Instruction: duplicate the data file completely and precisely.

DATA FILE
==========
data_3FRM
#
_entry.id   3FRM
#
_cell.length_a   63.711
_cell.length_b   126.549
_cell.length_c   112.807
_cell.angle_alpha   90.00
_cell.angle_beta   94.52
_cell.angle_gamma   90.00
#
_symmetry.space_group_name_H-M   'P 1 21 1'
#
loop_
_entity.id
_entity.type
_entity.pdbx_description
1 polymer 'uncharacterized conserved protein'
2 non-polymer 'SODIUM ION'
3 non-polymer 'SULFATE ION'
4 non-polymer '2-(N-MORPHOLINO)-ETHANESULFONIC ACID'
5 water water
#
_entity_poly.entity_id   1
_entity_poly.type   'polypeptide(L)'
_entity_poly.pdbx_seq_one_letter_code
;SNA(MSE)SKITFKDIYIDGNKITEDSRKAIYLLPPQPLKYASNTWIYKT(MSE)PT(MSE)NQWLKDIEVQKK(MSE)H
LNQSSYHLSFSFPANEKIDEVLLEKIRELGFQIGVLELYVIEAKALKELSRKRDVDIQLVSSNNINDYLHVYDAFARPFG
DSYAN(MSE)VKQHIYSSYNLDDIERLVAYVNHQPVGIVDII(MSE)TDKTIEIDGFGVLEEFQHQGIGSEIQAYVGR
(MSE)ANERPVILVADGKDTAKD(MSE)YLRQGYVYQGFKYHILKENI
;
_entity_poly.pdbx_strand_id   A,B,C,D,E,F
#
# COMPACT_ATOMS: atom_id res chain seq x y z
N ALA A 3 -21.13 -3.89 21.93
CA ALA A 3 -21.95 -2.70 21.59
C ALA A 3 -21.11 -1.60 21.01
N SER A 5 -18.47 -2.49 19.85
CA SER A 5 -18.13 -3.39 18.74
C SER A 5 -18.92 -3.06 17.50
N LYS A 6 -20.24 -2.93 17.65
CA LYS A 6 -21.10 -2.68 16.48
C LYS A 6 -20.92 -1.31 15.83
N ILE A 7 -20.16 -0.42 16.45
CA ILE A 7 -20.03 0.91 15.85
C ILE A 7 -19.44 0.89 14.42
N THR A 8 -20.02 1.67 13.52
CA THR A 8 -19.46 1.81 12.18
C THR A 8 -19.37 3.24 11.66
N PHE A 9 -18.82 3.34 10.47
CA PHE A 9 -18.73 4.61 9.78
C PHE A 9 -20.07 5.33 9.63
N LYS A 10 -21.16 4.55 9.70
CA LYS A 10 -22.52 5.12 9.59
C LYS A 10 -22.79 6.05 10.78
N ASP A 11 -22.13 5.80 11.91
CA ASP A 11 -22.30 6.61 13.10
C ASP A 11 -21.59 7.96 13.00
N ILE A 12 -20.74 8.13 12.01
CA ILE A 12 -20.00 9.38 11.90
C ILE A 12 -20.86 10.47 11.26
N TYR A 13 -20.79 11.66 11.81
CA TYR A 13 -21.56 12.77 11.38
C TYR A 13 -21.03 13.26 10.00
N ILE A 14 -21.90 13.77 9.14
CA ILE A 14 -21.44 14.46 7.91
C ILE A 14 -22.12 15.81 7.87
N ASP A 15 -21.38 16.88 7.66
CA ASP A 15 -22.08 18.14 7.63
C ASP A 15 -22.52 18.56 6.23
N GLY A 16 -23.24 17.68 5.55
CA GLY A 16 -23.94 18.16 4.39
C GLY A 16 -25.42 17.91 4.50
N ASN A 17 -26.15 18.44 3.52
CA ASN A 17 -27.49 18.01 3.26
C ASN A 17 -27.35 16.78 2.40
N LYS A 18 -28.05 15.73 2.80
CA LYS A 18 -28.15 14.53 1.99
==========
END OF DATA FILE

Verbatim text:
data_3FRM
#
_entry.id   3FRM
#
_cell.length_a   63.711
_cell.length_b   126.549
_cell.length_c   112.807
_cell.angle_alpha   90.00
_cell.angle_beta   94.52
_cell.angle_gamma   90.00
#
_symmetry.space_group_name_H-M   'P 1 21 1'
#
loop_
_entity.id
_entity.type
_entity.pdbx_description
1 polymer 'uncharacterized conserved protein'
2 non-polymer 'SODIUM ION'
3 non-polymer 'SULFATE ION'
4 non-polymer '2-(N-MORPHOLINO)-ETHANESULFONIC ACID'
5 water water
#
_entity_poly.entity_id   1
_entity_poly.type   'polypeptide(L)'
_entity_poly.pdbx_seq_one_letter_code
;SNA(MSE)SKITFKDIYIDGNKITEDSRKAIYLLPPQPLKYASNTWIYKT(MSE)PT(MSE)NQWLKDIEVQKK(MSE)H
LNQSSYHLSFSFPANEKIDEVLLEKIRELGFQIGVLELYVIEAKALKELSRKRDVDIQLVSSNNINDYLHVYDAFARPFG
DSYAN(MSE)VKQHIYSSYNLDDIERLVAYVNHQPVGIVDII(MSE)TDKTIEIDGFGVLEEFQHQGIGSEIQAYVGR
(MSE)ANERPVILVADGKDTAKD(MSE)YLRQGYVYQGFKYHILKENI
;
_entity_poly.pdbx_strand_id   A,B,C,D,E,F
#
# COMPACT_ATOMS: atom_id res chain seq x y z
N ALA A 3 -21.13 -3.89 21.93
CA ALA A 3 -21.95 -2.70 21.59
C ALA A 3 -21.11 -1.60 21.01
N SER A 5 -18.47 -2.49 19.85
CA SER A 5 -18.13 -3.39 18.74
C SER A 5 -18.92 -3.06 17.50
N LYS A 6 -20.24 -2.93 17.65
CA LYS A 6 -21.10 -2.68 16.48
C LYS A 6 -20.92 -1.31 15.83
N ILE A 7 -20.16 -0.42 16.45
CA ILE A 7 -20.03 0.91 15.85
C ILE A 7 -19.44 0.89 14.42
N THR A 8 -20.02 1.67 13.52
CA THR A 8 -19.46 1.81 12.18
C THR A 8 -19.37 3.24 11.66
N PHE A 9 -18.82 3.34 10.47
CA PHE A 9 -18.73 4.61 9.78
C PHE A 9 -20.07 5.33 9.63
N LYS A 10 -21.16 4.55 9.70
CA LYS A 10 -22.52 5.12 9.59
C LYS A 10 -22.79 6.05 10.78
N ASP A 11 -22.13 5.80 11.91
CA ASP A 11 -22.30 6.61 13.10
C ASP A 11 -21.59 7.96 13.00
N ILE A 12 -20.74 8.13 12.01
CA ILE A 12 -20.00 9.38 11.90
C ILE A 12 -20.86 10.47 11.26
N TYR A 13 -20.79 11.66 11.81
CA TYR A 13 -21.56 12.77 11.38
C TYR A 13 -21.03 13.26 10.00
N ILE A 14 -21.90 13.77 9.14
CA ILE A 14 -21.44 14.46 7.91
C ILE A 14 -22.12 15.81 7.87
N ASP A 15 -21.38 16.88 7.66
CA ASP A 15 -22.08 18.14 7.63
C ASP A 15 -22.52 18.56 6.23
N GLY A 16 -23.24 17.68 5.55
CA GLY A 16 -23.94 18.16 4.39
C GLY A 16 -25.42 17.91 4.50
N ASN A 17 -26.15 18.44 3.52
CA ASN A 17 -27.49 18.01 3.26
C ASN A 17 -27.35 16.78 2.40
N LYS A 18 -28.05 15.73 2.80
CA LYS A 18 -28.15 14.53 1.99